biologically, more sensitivity,
about other's pain.
So therefore, now this century, in order to be
peaceful century, we must promote value
of compassion, love.
For that, now, female should take more active role
regarding promotion of human compassion, human affection.

So please, you, the moderator, as a female, you should take
more active role Now we ready to take more rest. You already
now retired.
I also now retired from political leadership.
So now, and I really very much missing you since you retired.
Now few occasion, some [UNINTELLIGIBLE]
meeting, but you are not there.
I always feel something missing.


visit there.
See you and some exchange of some mischievous word.

OK now.
Now this I really very much enjoy.
Although physically a long distance but I
can see your face.
So I really feel very, very happy.

ARCHBISHOP DESMOND TUTU: My dear brother, I know that we
belong in a mutual admiration society.

But I just wanted to find out from you, I mean, you may have
many secrets, do you have an army?

THE DALAI LAMA: Spiritual.
Spiritual level.
Yes, I have army.

Not weapon, but wisdom.

And compassion.

ARCHBISHOP DESMOND TUTU: I was asking this question only to
find out why does the Chinese government fear you?

THE DALAI LAMA: It's quite simple.
Some Chinese officials described me as a demon.
So naturally, some fear about this demon.

When I first time heard this is that kind of Chinese
official's comment, I feel laughing so I immediately just
went, yes, I have horns, demon horns.

I think in reality, the communist totalitarian system,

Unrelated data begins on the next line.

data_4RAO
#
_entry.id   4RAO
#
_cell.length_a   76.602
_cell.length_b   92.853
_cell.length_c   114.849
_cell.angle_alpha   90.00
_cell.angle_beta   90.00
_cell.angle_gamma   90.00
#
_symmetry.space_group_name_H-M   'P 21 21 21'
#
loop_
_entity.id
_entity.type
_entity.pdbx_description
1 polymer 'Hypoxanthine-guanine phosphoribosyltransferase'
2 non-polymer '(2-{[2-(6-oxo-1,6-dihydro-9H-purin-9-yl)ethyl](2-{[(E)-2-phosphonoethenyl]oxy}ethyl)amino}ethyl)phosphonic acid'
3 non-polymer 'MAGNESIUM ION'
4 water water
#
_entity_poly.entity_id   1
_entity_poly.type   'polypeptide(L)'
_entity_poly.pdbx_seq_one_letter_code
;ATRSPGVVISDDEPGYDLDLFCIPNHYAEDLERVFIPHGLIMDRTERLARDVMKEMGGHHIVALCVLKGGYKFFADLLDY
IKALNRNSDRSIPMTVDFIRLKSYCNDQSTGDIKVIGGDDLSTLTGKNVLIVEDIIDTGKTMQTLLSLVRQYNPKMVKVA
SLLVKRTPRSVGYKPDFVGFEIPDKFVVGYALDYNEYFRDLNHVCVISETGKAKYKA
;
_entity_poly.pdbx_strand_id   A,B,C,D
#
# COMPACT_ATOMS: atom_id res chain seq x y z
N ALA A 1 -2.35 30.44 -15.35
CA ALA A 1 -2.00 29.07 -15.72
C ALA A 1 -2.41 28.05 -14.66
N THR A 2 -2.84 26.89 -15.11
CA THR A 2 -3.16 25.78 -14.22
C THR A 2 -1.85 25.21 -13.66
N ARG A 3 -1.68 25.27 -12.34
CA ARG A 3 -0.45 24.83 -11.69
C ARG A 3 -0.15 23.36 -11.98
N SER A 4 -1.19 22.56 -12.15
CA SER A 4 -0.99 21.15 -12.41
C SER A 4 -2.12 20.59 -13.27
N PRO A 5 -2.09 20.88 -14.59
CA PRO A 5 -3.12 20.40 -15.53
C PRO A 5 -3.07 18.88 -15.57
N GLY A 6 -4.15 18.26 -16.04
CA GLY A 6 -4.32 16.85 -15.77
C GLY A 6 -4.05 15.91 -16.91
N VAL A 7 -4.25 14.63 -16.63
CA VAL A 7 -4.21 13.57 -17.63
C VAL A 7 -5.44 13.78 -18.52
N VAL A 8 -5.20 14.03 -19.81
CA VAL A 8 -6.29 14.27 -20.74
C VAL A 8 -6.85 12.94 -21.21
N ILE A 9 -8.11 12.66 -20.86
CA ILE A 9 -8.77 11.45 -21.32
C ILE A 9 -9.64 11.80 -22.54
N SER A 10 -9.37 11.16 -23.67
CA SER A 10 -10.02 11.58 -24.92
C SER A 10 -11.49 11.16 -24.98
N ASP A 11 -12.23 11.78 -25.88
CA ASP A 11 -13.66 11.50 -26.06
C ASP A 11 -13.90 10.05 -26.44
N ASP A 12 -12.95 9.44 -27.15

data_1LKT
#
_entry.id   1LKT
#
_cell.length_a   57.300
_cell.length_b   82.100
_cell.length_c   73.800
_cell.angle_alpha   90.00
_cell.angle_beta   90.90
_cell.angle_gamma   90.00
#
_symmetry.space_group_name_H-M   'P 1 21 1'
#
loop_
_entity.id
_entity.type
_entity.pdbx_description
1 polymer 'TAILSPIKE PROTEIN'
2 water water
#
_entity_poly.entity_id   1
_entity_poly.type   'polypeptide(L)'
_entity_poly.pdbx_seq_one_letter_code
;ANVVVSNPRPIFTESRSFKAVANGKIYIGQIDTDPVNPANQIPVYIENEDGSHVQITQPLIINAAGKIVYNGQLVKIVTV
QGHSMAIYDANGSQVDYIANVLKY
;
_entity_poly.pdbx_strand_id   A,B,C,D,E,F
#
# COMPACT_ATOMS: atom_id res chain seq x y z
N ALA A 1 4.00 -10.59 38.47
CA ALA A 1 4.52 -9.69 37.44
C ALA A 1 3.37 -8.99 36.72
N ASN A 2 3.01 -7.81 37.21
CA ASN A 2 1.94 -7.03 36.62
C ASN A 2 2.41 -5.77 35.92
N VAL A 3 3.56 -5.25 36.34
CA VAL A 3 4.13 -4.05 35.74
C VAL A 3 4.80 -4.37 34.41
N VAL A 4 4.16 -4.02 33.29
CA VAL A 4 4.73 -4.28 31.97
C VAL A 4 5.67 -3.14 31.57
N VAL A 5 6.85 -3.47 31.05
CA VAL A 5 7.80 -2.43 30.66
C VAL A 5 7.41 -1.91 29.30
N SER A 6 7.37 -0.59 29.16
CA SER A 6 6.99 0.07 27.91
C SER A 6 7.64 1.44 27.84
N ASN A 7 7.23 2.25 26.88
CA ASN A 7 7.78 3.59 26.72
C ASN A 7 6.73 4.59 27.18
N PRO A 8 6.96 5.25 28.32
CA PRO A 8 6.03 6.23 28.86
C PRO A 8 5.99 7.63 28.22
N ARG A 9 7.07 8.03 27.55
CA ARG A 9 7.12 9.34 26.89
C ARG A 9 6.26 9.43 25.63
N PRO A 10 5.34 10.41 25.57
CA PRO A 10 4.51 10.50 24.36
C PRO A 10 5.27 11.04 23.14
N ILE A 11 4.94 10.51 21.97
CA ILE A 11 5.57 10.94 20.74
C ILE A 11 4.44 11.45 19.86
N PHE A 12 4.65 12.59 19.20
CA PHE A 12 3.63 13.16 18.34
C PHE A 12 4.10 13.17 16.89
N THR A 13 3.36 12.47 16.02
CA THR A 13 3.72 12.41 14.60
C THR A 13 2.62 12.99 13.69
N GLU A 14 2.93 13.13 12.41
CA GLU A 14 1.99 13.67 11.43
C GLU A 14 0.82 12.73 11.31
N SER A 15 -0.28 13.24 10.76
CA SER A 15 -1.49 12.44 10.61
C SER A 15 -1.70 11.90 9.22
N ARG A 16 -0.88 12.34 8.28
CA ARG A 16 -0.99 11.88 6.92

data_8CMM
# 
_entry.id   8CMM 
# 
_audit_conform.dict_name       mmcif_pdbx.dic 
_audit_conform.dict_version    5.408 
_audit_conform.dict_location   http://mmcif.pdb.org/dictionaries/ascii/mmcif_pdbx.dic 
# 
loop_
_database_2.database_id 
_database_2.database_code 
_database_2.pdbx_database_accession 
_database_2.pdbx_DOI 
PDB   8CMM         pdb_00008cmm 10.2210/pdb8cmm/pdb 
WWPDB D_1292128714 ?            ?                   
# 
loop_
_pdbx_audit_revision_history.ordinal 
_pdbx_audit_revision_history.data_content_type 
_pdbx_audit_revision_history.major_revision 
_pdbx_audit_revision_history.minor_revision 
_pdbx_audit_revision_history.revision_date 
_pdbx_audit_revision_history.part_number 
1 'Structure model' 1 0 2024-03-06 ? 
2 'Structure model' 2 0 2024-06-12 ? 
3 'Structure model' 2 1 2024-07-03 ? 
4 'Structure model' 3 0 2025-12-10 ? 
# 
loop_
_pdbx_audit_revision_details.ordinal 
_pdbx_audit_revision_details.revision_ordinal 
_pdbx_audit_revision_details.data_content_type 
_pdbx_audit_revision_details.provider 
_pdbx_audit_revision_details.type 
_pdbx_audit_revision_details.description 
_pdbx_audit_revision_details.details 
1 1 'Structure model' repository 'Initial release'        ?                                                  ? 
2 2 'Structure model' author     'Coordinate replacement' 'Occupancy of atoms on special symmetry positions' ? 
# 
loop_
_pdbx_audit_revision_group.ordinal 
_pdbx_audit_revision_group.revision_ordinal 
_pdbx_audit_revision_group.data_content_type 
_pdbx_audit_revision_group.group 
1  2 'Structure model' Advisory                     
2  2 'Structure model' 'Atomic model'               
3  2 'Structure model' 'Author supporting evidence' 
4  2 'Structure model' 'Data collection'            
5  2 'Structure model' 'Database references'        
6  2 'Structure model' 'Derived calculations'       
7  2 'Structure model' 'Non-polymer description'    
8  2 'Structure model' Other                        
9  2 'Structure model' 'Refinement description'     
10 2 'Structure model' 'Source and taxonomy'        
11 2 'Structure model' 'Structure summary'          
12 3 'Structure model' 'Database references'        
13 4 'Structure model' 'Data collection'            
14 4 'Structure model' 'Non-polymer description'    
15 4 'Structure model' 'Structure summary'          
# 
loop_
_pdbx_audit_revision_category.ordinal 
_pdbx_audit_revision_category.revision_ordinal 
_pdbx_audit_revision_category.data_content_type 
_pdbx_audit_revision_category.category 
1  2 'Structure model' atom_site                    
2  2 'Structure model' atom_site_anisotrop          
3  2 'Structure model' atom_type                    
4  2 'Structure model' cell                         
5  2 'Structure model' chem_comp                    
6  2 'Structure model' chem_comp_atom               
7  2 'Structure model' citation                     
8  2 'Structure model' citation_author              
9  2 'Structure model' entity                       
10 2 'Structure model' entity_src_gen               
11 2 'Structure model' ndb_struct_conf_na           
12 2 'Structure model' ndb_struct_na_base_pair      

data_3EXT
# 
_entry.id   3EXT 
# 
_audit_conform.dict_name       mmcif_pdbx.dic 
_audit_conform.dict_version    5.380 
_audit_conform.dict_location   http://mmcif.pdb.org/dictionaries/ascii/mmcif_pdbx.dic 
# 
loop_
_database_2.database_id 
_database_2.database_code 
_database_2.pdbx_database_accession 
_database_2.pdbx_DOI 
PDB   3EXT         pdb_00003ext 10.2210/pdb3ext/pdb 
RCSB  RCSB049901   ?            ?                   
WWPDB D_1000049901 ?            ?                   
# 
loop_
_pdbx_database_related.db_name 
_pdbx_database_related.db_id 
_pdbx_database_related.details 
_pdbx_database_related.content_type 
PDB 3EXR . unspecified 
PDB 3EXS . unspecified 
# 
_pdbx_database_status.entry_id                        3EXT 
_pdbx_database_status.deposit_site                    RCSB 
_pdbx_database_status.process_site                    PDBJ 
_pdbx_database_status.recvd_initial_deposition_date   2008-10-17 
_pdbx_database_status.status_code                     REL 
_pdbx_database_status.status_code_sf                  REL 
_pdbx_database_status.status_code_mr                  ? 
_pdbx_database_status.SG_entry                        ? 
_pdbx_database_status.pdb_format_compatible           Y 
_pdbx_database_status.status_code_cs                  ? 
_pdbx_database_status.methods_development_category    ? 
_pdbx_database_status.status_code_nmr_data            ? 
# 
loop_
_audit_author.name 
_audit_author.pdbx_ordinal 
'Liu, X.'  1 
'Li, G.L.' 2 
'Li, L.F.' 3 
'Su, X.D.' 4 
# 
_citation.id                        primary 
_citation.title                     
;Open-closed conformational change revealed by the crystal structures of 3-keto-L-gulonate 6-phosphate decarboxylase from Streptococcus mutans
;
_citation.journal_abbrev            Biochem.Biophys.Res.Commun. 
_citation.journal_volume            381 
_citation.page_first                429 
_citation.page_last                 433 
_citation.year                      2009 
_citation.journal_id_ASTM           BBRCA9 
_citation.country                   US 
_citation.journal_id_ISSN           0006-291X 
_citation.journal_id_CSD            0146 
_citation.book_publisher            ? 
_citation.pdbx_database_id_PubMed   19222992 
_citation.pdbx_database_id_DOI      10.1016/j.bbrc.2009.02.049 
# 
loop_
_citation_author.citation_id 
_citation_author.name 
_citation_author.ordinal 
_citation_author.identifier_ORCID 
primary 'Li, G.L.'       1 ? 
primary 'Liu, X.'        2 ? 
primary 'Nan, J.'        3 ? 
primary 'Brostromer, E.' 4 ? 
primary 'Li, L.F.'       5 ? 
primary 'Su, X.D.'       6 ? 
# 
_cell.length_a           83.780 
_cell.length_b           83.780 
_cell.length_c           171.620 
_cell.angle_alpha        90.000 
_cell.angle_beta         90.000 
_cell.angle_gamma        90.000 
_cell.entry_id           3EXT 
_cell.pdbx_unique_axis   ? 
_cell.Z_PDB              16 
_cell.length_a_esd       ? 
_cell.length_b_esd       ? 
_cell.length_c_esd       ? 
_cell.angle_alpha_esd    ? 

and not only communist but many totalitarian system,
hypocrisy telling lies is, unfortunately, become part of
their life.
So this is someone who could tell truth, honesty,
truthfully, just [UNINTELLIGIBLE].
If those people who carry hypocrisy as a way of life
then feel uncomforted.

So like you, me also, trying to make
clear, what's the reality.
And also, now, the best case.
I often telling 1.3 billion Chinese people should have
every right to know the reality.

Then 1.3 billion Chinese people also have ability to
judge what is right, what is wrong.
So therefore, censorship is immoral.

Let them know the reality.

And then, another thing.

People from China, they are a judiciary system, still very,
very low, becomes the instrument.
So the Chinese judicial system must raise up to international
raw standard.
That's, I think, very, very important.
So I'm often telling when I met some Chinese friends, some
professors, some artists, some students, I always telling
them people from China, most populated nation, and China
have a great potential to serve, to take constructive
role on this planet.
For that, trust from the rest of the world
is very, very necessary.
Respect, trust from the rest of the
world is very necessary.
For that reason transparency is very essential.
So you also, I think many people listen you, trust you,
so speak these points.

Thank you, my friend.
Thank you.
PROFESSOR JUDITH MAYOTTE: It seems like when you were
asking the question, and you were responding, some of that
mischievousness and that playfulness came through.
But there was a real seriousness in